The Pernice Brothers
Discover A Lovelier You
’d like to tell you about something that I’ve come to call the curse of excellence. Essentially the curse revolves around the idea that when you do something really well (let’s say excellently) for too long, people begin to take it for granted. They yawn when you do something that for others would elicit shocked gasps of awe and hyperbolic streams of praise. It’s a despicable curse. How frustrating would it be to create an admirable addition to your body of work only to have your audience question its value simply because it’s more of the same great stuff.
Ever since Joe Pernice arrived on the scene in 1995 as the principal songwriter for Scud Mountain Boys he has wrapped himself in a number of different musical guises; each has been anchored by his signature melancholy, careful turn of phrase, and unique reading of Americana. Scud Mountain Boys lasted long enough to produce one of the 90’s most compelling albums in Massachusetts before breaking up. Subsequent projects by Pernice (The Pernice Brothers, Big Tobacco, Chappaquiddick Skyline) have elicited nothing but praise. Given the amount of ink spent on trumpeting Pernice as a songwriter of significant note, you might think that large-scale success is lurking just around the corner. It’s just that the mystic corner seems to always be a few blocks away.
Discover A Lovelier You is yet another album of pop tunes that continues a very clear trajectory begun with Overcome By Happiness and continued through Your, Mine & Ours. If you’re a fan of those records you will undoubtedly love Discover A Lovelier You. While the necessary PR will call these songs his best and most accomplished to date, the reality is that these songs could fit on just about any other Joe Pernice related project. The production may be turned up a bit on Discover A Lovelier You, but the songs themselves, especially when looked at in the context of his body of work, are simply a case of piling goodness on top of goodness. There aren’t any duds here, no throwaways, and nothing that isn’t imminently hummable. Could it be possible that I’ve become so numb to Pernice’s catchy guitar based pop that it has become a challenge to praise it? Ah, the curse of excellence.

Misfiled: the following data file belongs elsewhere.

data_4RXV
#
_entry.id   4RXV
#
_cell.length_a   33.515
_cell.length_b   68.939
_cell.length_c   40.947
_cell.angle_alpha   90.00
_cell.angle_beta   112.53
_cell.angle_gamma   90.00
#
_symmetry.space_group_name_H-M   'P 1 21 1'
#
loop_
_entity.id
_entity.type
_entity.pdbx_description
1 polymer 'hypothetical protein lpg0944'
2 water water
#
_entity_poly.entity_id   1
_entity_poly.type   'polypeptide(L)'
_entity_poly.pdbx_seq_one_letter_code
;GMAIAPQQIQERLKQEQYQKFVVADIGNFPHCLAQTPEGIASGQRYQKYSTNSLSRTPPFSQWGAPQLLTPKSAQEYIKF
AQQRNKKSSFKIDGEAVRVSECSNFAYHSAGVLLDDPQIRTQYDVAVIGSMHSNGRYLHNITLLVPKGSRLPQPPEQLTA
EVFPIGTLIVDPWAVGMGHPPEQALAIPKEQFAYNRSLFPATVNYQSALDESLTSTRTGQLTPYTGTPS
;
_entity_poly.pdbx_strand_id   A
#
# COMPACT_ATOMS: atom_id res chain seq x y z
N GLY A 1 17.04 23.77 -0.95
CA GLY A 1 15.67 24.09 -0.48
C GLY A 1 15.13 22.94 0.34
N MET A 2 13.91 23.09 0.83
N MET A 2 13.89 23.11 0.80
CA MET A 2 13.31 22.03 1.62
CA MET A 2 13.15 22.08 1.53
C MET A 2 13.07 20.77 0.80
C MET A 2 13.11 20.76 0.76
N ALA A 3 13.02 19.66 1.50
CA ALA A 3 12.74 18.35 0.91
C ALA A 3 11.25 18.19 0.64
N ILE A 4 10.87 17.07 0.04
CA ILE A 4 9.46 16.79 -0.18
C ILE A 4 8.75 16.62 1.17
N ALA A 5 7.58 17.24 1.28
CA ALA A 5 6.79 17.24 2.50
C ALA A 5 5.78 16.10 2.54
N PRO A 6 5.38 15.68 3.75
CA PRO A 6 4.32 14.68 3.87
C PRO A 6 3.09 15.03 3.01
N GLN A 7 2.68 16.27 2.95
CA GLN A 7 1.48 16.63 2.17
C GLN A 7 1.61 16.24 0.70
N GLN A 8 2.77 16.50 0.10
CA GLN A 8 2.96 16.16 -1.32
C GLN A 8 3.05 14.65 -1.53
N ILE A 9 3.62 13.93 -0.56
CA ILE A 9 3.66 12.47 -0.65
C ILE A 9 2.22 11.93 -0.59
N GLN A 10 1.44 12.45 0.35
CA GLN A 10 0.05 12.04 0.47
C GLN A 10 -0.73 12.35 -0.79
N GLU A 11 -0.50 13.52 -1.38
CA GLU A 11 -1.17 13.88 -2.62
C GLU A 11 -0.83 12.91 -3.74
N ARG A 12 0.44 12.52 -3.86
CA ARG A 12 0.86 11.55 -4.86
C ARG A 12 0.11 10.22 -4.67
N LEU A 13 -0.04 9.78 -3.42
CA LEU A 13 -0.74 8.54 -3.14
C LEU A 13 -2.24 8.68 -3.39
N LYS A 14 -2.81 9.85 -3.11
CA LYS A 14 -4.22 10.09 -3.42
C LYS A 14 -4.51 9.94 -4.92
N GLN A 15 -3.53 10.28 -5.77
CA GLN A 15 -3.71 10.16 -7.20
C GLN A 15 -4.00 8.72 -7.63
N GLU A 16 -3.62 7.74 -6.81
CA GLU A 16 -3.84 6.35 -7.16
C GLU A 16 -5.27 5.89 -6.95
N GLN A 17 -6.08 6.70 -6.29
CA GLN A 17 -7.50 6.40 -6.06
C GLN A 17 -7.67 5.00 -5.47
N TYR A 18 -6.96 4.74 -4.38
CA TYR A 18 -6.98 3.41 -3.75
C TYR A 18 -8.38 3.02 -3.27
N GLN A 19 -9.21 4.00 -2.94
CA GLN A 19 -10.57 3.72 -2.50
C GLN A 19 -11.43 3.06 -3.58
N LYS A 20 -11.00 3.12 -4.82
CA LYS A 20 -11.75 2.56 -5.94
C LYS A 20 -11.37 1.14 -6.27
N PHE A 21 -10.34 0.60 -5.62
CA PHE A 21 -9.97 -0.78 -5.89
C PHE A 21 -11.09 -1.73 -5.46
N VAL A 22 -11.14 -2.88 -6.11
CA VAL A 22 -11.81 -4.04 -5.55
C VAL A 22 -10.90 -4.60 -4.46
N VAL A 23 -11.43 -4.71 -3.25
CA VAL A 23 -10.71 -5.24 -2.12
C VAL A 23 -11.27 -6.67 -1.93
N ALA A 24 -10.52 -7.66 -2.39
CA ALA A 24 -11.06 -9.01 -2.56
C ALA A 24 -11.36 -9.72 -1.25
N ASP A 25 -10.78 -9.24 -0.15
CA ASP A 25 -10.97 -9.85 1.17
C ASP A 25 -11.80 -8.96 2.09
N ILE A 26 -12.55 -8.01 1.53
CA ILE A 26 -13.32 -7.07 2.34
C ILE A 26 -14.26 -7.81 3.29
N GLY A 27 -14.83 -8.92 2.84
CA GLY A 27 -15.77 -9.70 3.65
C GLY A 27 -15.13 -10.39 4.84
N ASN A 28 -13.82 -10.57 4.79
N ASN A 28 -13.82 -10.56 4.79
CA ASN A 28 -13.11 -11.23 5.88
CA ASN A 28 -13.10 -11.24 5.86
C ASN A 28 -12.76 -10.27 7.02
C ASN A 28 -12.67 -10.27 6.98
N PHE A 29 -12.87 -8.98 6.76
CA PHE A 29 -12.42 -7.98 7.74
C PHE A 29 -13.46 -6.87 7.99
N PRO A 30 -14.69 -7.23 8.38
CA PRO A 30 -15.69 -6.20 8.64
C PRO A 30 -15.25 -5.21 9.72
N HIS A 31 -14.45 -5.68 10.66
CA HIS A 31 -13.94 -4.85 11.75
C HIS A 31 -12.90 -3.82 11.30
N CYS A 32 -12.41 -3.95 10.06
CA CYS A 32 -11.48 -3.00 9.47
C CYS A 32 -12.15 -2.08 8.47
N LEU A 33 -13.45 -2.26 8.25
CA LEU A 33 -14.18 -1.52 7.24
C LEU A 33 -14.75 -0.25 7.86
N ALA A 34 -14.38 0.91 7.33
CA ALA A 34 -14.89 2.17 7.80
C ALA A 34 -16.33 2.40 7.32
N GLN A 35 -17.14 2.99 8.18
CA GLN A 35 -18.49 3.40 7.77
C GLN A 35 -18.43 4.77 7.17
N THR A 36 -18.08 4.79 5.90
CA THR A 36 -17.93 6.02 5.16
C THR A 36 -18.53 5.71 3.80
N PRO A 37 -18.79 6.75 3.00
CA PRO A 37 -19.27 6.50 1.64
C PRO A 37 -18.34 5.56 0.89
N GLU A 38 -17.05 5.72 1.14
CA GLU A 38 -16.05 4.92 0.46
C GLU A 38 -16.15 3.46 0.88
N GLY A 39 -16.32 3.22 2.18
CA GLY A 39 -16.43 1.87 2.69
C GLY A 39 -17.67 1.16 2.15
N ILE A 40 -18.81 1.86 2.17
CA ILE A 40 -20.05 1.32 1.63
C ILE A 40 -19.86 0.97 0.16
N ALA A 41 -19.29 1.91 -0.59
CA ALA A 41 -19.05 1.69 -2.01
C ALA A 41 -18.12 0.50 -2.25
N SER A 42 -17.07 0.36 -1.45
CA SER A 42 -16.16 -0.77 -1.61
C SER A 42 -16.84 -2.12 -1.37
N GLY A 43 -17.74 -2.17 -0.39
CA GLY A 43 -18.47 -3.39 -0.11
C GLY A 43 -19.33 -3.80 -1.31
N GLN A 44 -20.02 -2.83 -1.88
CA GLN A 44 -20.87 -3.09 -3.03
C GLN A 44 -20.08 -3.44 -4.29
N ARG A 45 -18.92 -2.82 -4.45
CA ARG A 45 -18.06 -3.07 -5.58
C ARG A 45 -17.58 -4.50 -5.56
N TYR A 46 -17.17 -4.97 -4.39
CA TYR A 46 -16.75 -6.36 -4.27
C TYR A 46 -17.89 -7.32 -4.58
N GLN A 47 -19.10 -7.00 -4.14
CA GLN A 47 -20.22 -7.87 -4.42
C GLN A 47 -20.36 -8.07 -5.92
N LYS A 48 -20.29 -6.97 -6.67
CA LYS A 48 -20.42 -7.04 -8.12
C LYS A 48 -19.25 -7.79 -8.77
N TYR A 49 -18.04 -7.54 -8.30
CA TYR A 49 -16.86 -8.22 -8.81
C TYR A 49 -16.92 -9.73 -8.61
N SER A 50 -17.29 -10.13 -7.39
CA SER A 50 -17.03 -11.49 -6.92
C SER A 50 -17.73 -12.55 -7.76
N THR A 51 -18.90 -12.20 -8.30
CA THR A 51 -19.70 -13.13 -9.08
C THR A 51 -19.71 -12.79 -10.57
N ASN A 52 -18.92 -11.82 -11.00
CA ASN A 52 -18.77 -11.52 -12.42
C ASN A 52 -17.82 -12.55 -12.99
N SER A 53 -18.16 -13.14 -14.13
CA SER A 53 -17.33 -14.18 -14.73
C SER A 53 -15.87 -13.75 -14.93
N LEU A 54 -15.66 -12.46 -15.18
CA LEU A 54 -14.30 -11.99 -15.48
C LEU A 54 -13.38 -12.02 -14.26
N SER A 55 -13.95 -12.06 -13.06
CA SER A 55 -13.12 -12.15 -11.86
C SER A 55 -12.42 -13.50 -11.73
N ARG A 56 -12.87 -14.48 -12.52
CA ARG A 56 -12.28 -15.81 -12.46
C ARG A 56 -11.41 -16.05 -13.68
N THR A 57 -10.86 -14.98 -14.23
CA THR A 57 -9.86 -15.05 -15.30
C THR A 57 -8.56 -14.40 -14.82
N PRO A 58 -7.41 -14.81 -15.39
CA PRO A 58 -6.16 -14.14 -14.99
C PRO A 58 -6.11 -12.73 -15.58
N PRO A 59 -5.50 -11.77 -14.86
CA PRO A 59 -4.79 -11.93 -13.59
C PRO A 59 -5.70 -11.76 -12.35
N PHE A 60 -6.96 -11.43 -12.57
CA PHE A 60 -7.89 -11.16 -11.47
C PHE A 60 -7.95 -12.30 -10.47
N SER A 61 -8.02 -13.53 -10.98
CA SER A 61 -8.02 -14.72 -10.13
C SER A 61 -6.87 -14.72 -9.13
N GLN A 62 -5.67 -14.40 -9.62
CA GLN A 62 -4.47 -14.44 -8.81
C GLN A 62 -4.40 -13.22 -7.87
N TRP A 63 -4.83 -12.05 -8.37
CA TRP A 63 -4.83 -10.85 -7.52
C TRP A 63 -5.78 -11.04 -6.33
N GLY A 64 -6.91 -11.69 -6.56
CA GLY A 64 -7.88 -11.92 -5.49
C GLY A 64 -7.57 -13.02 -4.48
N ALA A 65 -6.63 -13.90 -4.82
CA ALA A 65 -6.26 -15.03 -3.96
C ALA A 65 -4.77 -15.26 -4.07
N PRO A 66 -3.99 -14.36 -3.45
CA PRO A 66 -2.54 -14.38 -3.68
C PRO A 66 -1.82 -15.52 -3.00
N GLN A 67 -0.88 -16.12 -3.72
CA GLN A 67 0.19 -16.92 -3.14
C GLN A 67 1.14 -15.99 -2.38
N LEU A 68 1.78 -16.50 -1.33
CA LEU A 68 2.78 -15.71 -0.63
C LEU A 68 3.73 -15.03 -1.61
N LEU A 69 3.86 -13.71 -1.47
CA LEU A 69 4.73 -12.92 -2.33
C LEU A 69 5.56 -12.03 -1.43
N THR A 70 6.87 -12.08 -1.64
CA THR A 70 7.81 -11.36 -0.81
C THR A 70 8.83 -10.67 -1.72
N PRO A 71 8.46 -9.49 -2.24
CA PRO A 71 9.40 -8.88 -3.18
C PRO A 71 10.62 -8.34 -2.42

The distinguishing feature of Discover A Lovelier You lies in its production. Pernice and longtime producer Thom Monahan have covered the songs in a sheen that recalls 80’s power pop (flourishes that would be at home on a Modern English album), expanding the band’s sonic palette with reverb, keyboards, programmed drums, and bits of studio trickery not present in earlier efforts.
Pernice’s motivations remain intact. The lyrics on Discover A Lovelier You, as with Yours, Mine & Ours, have a fascination with life’s uncomfortable intricacies. Everything from transportation related accidents (“Saddest Quo”’s train wreck) to questions of faith (“There Goes The Sun”) abound in these songs. It’s typical Pernice fare. His world vision is, as always, skewed towards the downtrodden, the challenges, and the discomfort that comes with being human. Few songwriters are as good as Pernice at unloading psychic baggage in song. This is in part due to the fact that he wraps his themes in the brightest pop melodies. This has always been Pernice’s strength: the clever dichotomy of a lyric couched in unmet expectations packaged in an upbeat, sunny musical wrapping. Discover A Lovelier You, like its predecessors, is crammed with hook and melody. “Saddest Quo” is as good as anything that Pernice has written. “Dumb It Down” is accented by competing sinewy keyboard lines playing cat and mouse in between the bright rhythm guitar and drums. Pernice’s refrain of “I don’t want to know” may reflect a bury your head in the sand attitude, but from someone as perpetually dissatisfied as Pernice it comes across as a well deserved break from chronicling his internal conflictions.
Discover A Lovelier You is as good an album as any in Joe Pernice’s discography. Ultimately history should be very kind to Pernice. It may be that his work will need to be viewed from a suitable distance to appreciate its consistent excellence. So I point my finger at the curse of excellence as the only plausible reason why Joe Pernice isn’t universally recognized as one of the best we’ve got and why, tragically, Discover A Lovelier You will be greeted with both steaming heaps of praise and shrugs of indifference. It’s really only appropriate that a confirmed sad sack like Pernice shoots himself in the foot with his own excellence.
Reviewed by: Peter Funk
Reviewed on: 2005-06-15